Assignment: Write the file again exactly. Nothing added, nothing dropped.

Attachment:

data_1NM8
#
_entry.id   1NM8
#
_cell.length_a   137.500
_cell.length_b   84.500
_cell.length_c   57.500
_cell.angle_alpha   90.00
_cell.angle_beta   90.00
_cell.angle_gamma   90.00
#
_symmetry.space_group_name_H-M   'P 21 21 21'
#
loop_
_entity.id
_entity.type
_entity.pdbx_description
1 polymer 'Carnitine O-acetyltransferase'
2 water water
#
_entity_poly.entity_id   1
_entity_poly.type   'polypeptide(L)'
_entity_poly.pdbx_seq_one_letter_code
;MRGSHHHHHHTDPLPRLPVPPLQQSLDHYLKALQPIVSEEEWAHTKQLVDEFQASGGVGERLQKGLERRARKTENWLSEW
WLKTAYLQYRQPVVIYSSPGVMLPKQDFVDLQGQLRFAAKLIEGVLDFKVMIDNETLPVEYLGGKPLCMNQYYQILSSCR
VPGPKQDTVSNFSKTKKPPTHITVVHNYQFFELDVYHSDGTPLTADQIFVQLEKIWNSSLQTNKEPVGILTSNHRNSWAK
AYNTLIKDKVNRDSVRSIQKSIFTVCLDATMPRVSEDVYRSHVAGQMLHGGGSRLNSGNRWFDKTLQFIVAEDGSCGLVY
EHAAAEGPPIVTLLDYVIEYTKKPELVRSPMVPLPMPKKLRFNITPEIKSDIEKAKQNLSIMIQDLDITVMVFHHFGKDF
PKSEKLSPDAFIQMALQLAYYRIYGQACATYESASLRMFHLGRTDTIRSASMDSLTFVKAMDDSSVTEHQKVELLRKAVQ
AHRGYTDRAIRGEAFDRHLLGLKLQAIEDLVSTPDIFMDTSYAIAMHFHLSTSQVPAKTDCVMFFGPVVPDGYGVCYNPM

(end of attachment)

data_1NM8
#
_entry.id   1NM8
#
_cell.length_a   137.500
_cell.length_b   84.500
_cell.length_c   57.500
_cell.angle_alpha   90.00
_cell.angle_beta   90.00
_cell.angle_gamma   90.00
#
_symmetry.space_group_name_H-M   'P 21 21 21'
#
loop_
_entity.id
_entity.type
_entity.pdbx_description
1 polymer 'Carnitine O-acetyltransferase'
2 water water
#
_entity_poly.entity_id   1
_entity_poly.type   'polypeptide(L)'
_entity_poly.pdbx_seq_one_letter_code
;MRGSHHHHHHTDPLPRLPVPPLQQSLDHYLKALQPIVSEEEWAHTKQLVDEFQASGGVGERLQKGLERRARKTENWLSEW
WLKTAYLQYRQPVVIYSSPGVMLPKQDFVDLQGQLRFAAKLIEGVLDFKVMIDNETLPVEYLGGKPLCMNQYYQILSSCR
VPGPKQDTVSNFSKTKKPPTHITVVHNYQFFELDVYHSDGTPLTADQIFVQLEKIWNSSLQTNKEPVGILTSNHRNSWAK
AYNTLIKDKVNRDSVRSIQKSIFTVCLDATMPRVSEDVYRSHVAGQMLHGGGSRLNSGNRWFDKTLQFIVAEDGSCGLVY
EHAAAEGPPIVTLLDYVIEYTKKPELVRSPMVPLPMPKKLRFNITPEIKSDIEKAKQNLSIMIQDLDITVMVFHHFGKDF
PKSEKLSPDAFIQMALQLAYYRIYGQACATYESASLRMFHLGRTDTIRSASMDSLTFVKAMDDSSVTEHQKVELLRKAVQ
AHRGYTDRAIRGEAFDRHLLGLKLQAIEDLVSTPDIFMDTSYAIAMHFHLSTSQVPAKTDCVMFFGPVVPDGYGVCYNPM